Marjorie Carlson Davis
Grow accustomed to female nudity, fleshy blondes with skin like honey. Breasts, lips, and dimpled thighs will greet you each morning from a canvas next to your bed. Naked women's portraits hang throughout your apartment and their faces surround you at all times, watching while you bathe, eat, even when you make love with the artist. Your visual landscape will be the hills and valleys of women's torsos, the forests over their pubic bones.
Be warned that your artist may seem like a pervert. In the park, he'll eye women and hold up his fingers in a square, framing them as they throw their heads back in laughter or bend to pick a flower. When he finds one with the perfect skin-hair combination, uniquely perky or pendulous breasts, or some nameless, elusive quality only he can see, he'll approach her.
Because he's handsome-tall with toffee-colored skin-and speaks with a decidedly South American accent, she will almost always agree to pose. You must tune out the eagerness in her voice.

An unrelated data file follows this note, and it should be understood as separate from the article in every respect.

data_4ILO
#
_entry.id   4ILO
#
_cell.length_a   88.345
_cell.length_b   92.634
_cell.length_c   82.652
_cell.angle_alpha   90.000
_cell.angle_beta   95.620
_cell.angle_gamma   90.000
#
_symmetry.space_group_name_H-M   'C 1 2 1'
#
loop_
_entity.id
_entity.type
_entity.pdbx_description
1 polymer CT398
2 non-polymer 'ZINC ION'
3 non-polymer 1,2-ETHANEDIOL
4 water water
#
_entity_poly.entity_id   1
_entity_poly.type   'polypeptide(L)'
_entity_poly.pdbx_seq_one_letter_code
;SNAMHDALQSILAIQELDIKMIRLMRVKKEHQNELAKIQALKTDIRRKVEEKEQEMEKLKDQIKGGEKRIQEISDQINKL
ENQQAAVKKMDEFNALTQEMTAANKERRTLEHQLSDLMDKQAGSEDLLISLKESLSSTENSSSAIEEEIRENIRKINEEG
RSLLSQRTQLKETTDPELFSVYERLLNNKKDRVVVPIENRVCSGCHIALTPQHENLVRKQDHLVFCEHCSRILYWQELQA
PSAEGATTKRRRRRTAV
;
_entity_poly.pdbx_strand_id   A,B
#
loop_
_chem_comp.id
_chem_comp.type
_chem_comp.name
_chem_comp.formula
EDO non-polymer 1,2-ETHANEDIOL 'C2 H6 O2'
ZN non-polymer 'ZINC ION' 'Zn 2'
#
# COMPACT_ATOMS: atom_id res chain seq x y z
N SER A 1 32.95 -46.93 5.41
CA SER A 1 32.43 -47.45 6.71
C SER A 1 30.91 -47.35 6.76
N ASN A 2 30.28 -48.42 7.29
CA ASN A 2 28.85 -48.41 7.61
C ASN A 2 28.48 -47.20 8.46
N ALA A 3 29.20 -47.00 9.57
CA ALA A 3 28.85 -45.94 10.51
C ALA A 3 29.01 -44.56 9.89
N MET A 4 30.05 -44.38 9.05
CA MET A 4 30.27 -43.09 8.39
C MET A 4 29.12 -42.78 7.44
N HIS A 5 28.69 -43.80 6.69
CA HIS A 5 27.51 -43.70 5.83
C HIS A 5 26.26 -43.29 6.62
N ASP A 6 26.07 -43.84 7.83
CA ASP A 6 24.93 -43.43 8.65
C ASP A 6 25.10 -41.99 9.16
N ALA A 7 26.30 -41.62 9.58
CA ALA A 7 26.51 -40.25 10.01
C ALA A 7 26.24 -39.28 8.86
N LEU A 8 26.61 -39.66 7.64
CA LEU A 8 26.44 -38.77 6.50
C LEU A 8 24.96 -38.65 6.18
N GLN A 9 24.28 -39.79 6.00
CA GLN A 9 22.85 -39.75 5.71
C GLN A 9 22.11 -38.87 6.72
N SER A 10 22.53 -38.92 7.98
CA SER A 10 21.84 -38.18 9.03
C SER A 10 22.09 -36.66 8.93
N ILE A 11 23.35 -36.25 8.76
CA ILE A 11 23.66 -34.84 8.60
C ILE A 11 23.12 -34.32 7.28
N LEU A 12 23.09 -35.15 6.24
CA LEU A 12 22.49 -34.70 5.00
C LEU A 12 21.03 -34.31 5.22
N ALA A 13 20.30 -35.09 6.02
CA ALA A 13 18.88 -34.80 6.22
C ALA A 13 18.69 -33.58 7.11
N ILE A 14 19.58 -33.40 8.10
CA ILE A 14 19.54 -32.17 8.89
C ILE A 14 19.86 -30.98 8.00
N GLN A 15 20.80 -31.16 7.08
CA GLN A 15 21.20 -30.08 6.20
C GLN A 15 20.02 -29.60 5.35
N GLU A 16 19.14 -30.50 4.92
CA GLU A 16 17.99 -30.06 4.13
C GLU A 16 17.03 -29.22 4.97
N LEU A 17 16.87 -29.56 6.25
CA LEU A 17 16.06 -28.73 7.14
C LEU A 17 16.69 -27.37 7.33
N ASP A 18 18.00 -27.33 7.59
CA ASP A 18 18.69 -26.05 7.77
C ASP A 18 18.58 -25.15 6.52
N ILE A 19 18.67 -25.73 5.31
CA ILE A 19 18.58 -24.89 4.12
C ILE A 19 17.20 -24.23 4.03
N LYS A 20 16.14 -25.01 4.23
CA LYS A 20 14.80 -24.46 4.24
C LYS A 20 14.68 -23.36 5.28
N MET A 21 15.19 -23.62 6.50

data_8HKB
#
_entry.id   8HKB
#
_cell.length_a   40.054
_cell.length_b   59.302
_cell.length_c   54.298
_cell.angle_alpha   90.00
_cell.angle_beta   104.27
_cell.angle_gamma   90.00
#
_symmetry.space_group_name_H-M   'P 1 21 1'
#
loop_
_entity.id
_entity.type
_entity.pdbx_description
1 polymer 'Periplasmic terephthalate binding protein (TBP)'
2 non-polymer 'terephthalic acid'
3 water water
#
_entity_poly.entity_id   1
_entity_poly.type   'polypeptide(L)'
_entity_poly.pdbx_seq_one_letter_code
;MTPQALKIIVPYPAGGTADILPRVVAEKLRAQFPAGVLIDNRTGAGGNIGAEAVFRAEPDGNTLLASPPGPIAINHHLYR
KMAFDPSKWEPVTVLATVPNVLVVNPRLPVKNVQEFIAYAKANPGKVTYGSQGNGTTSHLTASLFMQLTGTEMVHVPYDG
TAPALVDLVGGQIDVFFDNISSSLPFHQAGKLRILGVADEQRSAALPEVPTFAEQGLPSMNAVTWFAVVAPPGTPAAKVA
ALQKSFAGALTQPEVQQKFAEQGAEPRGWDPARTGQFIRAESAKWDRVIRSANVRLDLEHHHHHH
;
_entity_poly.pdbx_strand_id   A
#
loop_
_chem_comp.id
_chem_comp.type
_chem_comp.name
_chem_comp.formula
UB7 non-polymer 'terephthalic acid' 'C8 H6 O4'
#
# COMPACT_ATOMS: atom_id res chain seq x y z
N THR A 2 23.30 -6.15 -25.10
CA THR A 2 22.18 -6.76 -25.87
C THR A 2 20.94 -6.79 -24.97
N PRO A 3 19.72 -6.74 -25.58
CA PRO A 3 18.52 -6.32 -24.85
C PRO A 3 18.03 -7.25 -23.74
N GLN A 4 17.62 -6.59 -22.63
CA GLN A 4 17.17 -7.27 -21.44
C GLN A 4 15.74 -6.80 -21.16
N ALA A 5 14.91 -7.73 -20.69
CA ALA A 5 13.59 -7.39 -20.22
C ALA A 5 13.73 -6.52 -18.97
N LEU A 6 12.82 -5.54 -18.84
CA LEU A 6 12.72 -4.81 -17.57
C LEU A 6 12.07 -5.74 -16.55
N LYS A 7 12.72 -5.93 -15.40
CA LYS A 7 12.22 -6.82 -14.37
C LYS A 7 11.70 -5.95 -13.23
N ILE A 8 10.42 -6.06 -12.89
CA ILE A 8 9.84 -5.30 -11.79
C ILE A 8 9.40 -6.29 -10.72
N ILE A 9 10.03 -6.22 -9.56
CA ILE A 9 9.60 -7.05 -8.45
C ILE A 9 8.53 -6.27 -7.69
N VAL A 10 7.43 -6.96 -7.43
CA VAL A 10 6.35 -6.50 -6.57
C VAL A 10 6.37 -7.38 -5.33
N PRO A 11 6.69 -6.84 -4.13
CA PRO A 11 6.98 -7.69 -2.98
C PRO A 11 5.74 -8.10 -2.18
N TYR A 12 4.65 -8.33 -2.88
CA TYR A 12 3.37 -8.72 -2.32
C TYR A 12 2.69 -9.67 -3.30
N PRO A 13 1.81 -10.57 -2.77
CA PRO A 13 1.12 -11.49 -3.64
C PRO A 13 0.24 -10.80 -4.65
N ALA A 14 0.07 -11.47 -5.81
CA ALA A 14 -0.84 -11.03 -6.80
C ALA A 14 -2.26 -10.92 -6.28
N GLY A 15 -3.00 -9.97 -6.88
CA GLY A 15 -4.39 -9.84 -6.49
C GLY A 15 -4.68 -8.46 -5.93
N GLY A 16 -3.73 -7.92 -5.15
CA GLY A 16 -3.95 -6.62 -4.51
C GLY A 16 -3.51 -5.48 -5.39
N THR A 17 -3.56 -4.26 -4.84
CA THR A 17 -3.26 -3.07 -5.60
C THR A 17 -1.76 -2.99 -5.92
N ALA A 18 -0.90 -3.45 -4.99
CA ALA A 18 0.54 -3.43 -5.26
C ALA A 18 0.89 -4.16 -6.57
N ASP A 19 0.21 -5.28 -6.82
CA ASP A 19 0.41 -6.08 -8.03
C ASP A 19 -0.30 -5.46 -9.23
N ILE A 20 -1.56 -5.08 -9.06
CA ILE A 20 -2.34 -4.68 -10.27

Sometimes, if he finds a deserted corner of the park, he can convince a woman to undress right there. His powers of persuasion amaze you. He is like a magician who can make people believe that rabbits materialize in hats, coins grow in ears. The artist could be a rapist or murderer and you his accomplice for all this woman knows. But he is gentle and patient, like someone coaxing his way past an anxious, territorial dog, or a lover with a virgin. He shows the woman his sketch pad and introduces you as his girlfriend. He seduces her with poetry and passion, rhapsodizing about how beautiful the painting will be with silvery green birch leaves behind her creamy yellow hair. You must turn away when the woman removes her clothes and drapes them over the fence because if you see her eyes-the way she looks at him with lust and hope-jealousy may overwhelm you.
Learn to ignore all of this. Appreciate the way he finds beauty in everything--a silvery tin can on the ground or the artistic drape of a discarded t-shirt. Value how he alerts you to juxtapositions you might miss, like dead, dried leaves scattered beneath vibrant, green ones. Know that although he loves parts of these women--the curl of hair like copper against a white shoulder, the delicate arch of a neck, the creamy swell of buttocks--he adores the living, breathing whole of you. Remember he uses a brush to paint his models, but he paints you with his fingertips, skin to skin.